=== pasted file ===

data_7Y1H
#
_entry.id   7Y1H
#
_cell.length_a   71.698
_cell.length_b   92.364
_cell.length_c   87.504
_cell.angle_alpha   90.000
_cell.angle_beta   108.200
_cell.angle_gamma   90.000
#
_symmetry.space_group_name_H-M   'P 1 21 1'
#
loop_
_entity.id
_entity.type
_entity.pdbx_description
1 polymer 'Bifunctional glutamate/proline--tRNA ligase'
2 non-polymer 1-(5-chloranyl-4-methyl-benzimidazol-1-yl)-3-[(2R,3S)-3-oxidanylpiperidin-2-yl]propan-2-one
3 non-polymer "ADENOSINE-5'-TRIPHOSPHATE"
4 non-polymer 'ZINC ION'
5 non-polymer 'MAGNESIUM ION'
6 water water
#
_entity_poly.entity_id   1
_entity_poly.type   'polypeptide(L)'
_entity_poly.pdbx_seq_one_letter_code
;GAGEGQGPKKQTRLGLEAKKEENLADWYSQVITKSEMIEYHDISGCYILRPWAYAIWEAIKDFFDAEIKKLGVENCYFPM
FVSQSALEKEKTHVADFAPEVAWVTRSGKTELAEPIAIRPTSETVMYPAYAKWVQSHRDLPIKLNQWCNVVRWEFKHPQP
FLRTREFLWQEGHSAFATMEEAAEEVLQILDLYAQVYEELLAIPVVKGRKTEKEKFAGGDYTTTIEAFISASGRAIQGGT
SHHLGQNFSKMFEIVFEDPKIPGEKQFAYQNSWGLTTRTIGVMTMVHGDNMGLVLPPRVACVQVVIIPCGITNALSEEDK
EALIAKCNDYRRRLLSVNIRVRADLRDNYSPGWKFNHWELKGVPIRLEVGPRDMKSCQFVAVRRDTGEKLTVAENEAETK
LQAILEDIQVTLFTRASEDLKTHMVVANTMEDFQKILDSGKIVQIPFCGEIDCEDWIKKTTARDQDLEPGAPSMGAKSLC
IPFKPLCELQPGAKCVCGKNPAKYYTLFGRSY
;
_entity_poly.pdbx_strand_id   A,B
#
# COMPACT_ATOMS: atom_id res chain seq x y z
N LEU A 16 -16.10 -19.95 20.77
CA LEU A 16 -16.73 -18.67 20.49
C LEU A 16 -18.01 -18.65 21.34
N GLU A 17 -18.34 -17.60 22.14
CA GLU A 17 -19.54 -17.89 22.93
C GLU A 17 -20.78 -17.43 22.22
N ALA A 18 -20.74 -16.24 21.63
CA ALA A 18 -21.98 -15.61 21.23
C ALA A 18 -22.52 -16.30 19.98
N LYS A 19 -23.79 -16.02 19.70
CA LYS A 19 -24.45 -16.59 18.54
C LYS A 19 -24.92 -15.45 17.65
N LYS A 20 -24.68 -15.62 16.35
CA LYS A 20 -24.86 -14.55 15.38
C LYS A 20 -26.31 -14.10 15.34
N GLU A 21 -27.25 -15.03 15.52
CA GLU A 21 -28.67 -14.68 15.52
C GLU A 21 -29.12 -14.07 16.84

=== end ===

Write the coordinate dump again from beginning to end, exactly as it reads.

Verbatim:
data_7Y1H
#
_entry.id   7Y1H
#
_cell.length_a   71.698
_cell.length_b   92.364
_cell.length_c   87.504
_cell.angle_alpha   90.000
_cell.angle_beta   108.200
_cell.angle_gamma   90.000
#
_symmetry.space_group_name_H-M   'P 1 21 1'
#
loop_
_entity.id
_entity.type
_entity.pdbx_description
1 polymer 'Bifunctional glutamate/proline--tRNA ligase'
2 non-polymer 1-(5-chloranyl-4-methyl-benzimidazol-1-yl)-3-[(2R,3S)-3-oxidanylpiperidin-2-yl]propan-2-one
3 non-polymer "ADENOSINE-5'-TRIPHOSPHATE"
4 non-polymer 'ZINC ION'
5 non-polymer 'MAGNESIUM ION'
6 water water
#
_entity_poly.entity_id   1
_entity_poly.type   'polypeptide(L)'
_entity_poly.pdbx_seq_one_letter_code
;GAGEGQGPKKQTRLGLEAKKEENLADWYSQVITKSEMIEYHDISGCYILRPWAYAIWEAIKDFFDAEIKKLGVENCYFPM
FVSQSALEKEKTHVADFAPEVAWVTRSGKTELAEPIAIRPTSETVMYPAYAKWVQSHRDLPIKLNQWCNVVRWEFKHPQP
FLRTREFLWQEGHSAFATMEEAAEEVLQILDLYAQVYEELLAIPVVKGRKTEKEKFAGGDYTTTIEAFISASGRAIQGGT
SHHLGQNFSKMFEIVFEDPKIPGEKQFAYQNSWGLTTRTIGVMTMVHGDNMGLVLPPRVACVQVVIIPCGITNALSEEDK
EALIAKCNDYRRRLLSVNIRVRADLRDNYSPGWKFNHWELKGVPIRLEVGPRDMKSCQFVAVRRDTGEKLTVAENEAETK
LQAILEDIQVTLFTRASEDLKTHMVVANTMEDFQKILDSGKIVQIPFCGEIDCEDWIKKTTARDQDLEPGAPSMGAKSLC
IPFKPLCELQPGAKCVCGKNPAKYYTLFGRSY
;
_entity_poly.pdbx_strand_id   A,B
#
# COMPACT_ATOMS: atom_id res chain seq x y z
N LEU A 16 -16.10 -19.95 20.77
CA LEU A 16 -16.73 -18.67 20.49
C LEU A 16 -18.01 -18.65 21.34
N GLU A 17 -18.34 -17.60 22.14
CA GLU A 17 -19.54 -17.89 22.93
C GLU A 17 -20.78 -17.43 22.22
N ALA A 18 -20.74 -16.24 21.63
CA ALA A 18 -21.98 -15.61 21.23
C ALA A 18 -22.52 -16.30 19.98
N LYS A 19 -23.79 -16.02 19.70
CA LYS A 19 -24.45 -16.59 18.54
C LYS A 19 -24.92 -15.45 17.65
N LYS A 20 -24.68 -15.62 16.35
CA LYS A 20 -24.86 -14.55 15.38
C LYS A 20 -26.31 -14.10 15.34
N GLU A 21 -27.25 -15.03 15.52
CA GLU A 21 -28.67 -14.68 15.52
C GLU A 21 -29.12 -14.07 16.84